Our Relationships with Money & Affluenza
“We all have relationships with money, healthy or unhealthy, whether we know it or not” – Dr. Lami
Our relationship with money, wealth, fame or success is a complicated one. We make the mistake of thinking that because we have almost everything money can buy, we should be sheltered from uncomfortable feelings, or hoping that our children will be grateful, appreciative and will know how to responsibly deal with their financial status. Some of us may be thinking quite the opposite – that the cause of our unhappiness is not getting or having what we want.
As our society is increasingly affected by the exponential increase in choices and opportunities available to make money, and thus by the many illusions and inaccuracies regarding money and wealth, it is important to learn and understand the impact that money has on our state of mind, our overall well-being, and how it affects the next generation.
All around the world, more and more people across all socio-economic levels buy into the “virus” that money solves most – or even all – problems. This ubiquitous fallacy has created a collective social denial of money-related difficulties in today’s societies. These fallacies, in return, have created various feelings that people develop when they experience unbalanced relationship with money, some of them can be described as:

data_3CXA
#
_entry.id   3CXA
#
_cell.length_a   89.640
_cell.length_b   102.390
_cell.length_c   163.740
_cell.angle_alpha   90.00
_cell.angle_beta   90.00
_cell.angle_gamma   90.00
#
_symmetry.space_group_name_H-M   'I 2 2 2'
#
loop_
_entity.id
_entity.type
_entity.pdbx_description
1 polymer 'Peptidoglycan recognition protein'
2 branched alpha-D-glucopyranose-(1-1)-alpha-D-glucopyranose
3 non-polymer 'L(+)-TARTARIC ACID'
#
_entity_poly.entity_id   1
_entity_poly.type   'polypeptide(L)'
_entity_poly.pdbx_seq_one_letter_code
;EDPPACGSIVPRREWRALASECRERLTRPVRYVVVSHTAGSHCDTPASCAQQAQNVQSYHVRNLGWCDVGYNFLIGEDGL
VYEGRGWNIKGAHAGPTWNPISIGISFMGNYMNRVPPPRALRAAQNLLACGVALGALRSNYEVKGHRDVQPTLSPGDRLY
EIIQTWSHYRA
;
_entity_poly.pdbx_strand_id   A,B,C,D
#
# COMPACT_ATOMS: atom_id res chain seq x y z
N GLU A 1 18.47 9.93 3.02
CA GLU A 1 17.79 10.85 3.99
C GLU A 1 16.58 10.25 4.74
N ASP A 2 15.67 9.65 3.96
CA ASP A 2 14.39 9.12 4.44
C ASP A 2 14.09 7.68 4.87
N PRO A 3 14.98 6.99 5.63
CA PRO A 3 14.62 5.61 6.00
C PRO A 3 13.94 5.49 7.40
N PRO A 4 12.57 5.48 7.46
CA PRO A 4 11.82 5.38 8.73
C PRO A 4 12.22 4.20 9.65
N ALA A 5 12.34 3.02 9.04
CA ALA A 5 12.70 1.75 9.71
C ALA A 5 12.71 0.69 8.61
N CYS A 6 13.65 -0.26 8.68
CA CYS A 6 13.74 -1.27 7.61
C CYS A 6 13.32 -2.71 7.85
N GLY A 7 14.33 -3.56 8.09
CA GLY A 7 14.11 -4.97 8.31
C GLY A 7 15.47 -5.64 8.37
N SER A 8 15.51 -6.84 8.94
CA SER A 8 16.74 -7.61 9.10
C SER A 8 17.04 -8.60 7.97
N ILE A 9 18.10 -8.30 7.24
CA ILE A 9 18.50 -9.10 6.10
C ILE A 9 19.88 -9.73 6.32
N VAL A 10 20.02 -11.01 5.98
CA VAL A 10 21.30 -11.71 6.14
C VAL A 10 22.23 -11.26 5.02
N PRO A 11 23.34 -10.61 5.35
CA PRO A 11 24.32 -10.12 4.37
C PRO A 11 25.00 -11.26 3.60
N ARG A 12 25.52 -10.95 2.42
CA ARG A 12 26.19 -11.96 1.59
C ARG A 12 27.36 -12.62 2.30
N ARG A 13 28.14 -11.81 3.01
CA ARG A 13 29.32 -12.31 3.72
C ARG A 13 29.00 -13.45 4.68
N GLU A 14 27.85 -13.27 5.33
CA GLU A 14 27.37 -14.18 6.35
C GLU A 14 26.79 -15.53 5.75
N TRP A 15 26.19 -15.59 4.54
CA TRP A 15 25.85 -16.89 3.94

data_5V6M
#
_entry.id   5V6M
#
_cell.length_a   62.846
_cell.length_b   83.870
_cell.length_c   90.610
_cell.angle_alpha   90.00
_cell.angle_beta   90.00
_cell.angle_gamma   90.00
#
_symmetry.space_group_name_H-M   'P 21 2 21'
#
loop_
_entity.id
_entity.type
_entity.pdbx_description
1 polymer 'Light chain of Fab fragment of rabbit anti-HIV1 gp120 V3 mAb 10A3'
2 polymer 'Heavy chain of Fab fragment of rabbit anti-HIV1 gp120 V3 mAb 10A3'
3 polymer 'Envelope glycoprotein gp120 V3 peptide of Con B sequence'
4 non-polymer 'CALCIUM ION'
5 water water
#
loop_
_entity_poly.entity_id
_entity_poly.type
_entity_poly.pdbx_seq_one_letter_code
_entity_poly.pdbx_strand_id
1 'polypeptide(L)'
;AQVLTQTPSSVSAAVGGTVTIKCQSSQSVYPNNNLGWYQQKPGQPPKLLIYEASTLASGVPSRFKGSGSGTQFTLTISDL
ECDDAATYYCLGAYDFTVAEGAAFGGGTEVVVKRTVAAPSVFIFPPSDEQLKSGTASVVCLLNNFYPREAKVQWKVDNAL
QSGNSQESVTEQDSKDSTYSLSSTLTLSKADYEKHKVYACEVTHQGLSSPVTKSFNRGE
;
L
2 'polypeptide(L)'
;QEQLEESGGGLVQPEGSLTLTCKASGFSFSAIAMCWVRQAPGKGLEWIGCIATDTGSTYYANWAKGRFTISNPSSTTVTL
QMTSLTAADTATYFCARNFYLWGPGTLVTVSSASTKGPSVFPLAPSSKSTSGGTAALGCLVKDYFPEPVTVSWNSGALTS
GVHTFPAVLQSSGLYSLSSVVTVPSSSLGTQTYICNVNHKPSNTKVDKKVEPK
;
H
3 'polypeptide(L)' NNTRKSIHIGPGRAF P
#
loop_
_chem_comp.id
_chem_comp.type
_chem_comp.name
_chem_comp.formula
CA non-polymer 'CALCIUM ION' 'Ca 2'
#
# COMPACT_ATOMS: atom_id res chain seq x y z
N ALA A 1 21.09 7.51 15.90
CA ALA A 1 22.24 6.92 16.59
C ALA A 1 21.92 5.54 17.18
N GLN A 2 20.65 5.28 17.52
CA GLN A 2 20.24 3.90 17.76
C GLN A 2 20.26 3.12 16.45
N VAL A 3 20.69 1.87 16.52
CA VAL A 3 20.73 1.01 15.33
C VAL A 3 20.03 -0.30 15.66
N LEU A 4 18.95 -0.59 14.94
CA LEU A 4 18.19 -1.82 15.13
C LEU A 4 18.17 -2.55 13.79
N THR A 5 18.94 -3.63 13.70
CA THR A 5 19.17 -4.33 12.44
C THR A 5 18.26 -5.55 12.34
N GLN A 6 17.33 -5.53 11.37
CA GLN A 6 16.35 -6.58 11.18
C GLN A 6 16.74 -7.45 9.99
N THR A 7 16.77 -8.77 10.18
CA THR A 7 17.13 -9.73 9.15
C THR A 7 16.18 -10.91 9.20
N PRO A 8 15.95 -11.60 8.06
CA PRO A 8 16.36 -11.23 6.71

- More is never satisfying
- Feelings of entitlement
- Giving meaning to money rather than meaning to life
- Using money as a tool to control others
- Having life revolve around material possessions
- Compensating for feelings of insecurity or low self-esteem with spending, status symbols, image and/or external achievements
Moreover, the extreme side of these fallacies is known as ‘Affluenza’. Simply defined as having unbalanced or unhealthy relationship with money, wealth, success or materialism – and the degree that these affect us, at the conscious and unconscious level, to manifest unhealthy, and at times damaging, behaviors, attitudes, thoughts and feelings with ourselves, others, money and wealth.”
Luckily, these can be overcome by learning to identify and differentiate our true sense of self and develop a healthy balance between how we feel, think and act regarding money, success, fame or materialism and our own personal identity.
“He is richest who is content with the least, for content is the wealth of nature.” – Socrates